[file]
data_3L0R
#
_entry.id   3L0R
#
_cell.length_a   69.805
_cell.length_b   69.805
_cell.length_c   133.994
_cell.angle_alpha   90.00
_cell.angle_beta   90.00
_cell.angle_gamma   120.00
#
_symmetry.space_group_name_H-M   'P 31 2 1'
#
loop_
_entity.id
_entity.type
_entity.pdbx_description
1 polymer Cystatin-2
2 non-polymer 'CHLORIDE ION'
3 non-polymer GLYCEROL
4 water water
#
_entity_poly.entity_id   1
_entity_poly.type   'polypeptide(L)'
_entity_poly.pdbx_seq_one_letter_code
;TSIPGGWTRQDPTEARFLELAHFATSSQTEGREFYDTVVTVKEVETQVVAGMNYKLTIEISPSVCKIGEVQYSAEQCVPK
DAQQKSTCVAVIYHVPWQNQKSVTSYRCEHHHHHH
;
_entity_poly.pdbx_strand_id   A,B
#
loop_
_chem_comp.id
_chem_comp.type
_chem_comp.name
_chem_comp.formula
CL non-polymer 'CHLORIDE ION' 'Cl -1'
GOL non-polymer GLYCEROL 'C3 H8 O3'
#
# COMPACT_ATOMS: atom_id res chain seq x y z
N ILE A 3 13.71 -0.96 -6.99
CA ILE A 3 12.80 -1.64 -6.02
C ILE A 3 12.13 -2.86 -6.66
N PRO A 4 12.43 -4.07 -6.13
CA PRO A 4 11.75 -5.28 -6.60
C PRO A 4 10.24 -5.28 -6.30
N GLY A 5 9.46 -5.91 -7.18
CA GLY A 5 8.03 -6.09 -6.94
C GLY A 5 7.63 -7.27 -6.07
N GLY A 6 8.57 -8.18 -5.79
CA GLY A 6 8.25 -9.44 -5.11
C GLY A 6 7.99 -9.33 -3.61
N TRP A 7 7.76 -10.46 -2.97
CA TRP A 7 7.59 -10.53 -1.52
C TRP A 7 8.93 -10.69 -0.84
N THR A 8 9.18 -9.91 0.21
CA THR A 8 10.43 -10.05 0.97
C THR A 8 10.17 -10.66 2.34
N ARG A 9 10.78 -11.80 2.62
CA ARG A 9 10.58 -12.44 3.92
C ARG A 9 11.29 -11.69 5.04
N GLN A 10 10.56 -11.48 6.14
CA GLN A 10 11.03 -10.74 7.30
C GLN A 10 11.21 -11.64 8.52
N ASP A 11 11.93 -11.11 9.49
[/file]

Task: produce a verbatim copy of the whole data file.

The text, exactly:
data_3L0R
#
_entry.id   3L0R
#
_cell.length_a   69.805
_cell.length_b   69.805
_cell.length_c   133.994
_cell.angle_alpha   90.00
_cell.angle_beta   90.00
_cell.angle_gamma   120.00
#
_symmetry.space_group_name_H-M   'P 31 2 1'
#
loop_
_entity.id
_entity.type
_entity.pdbx_description
1 polymer Cystatin-2
2 non-polymer 'CHLORIDE ION'
3 non-polymer GLYCEROL
4 water water
#
_entity_poly.entity_id   1
_entity_poly.type   'polypeptide(L)'
_entity_poly.pdbx_seq_one_letter_code
;TSIPGGWTRQDPTEARFLELAHFATSSQTEGREFYDTVVTVKEVETQVVAGMNYKLTIEISPSVCKIGEVQYSAEQCVPK
DAQQKSTCVAVIYHVPWQNQKSVTSYRCEHHHHHH
;
_entity_poly.pdbx_strand_id   A,B
#
loop_
_chem_comp.id
_chem_comp.type
_chem_comp.name
_chem_comp.formula
CL non-polymer 'CHLORIDE ION' 'Cl -1'
GOL non-polymer GLYCEROL 'C3 H8 O3'
#
# COMPACT_ATOMS: atom_id res chain seq x y z
N ILE A 3 13.71 -0.96 -6.99
CA ILE A 3 12.80 -1.64 -6.02
C ILE A 3 12.13 -2.86 -6.66
N PRO A 4 12.43 -4.07 -6.13
CA PRO A 4 11.75 -5.28 -6.60
C PRO A 4 10.24 -5.28 -6.30
N GLY A 5 9.46 -5.91 -7.18
CA GLY A 5 8.03 -6.09 -6.94
C GLY A 5 7.63 -7.27 -6.07
N GLY A 6 8.57 -8.18 -5.79
CA GLY A 6 8.25 -9.44 -5.11
C GLY A 6 7.99 -9.33 -3.61
N TRP A 7 7.76 -10.46 -2.97
CA TRP A 7 7.59 -10.53 -1.52
C TRP A 7 8.93 -10.69 -0.84
N THR A 8 9.18 -9.91 0.21
CA THR A 8 10.43 -10.05 0.97
C THR A 8 10.17 -10.66 2.34
N ARG A 9 10.78 -11.80 2.62
CA ARG A 9 10.58 -12.44 3.92
C ARG A 9 11.29 -11.69 5.04
N GLN A 10 10.56 -11.48 6.14
CA GLN A 10 11.03 -10.74 7.30
C GLN A 10 11.21 -11.64 8.52
N ASP A 11 11.93 -11.11 9.49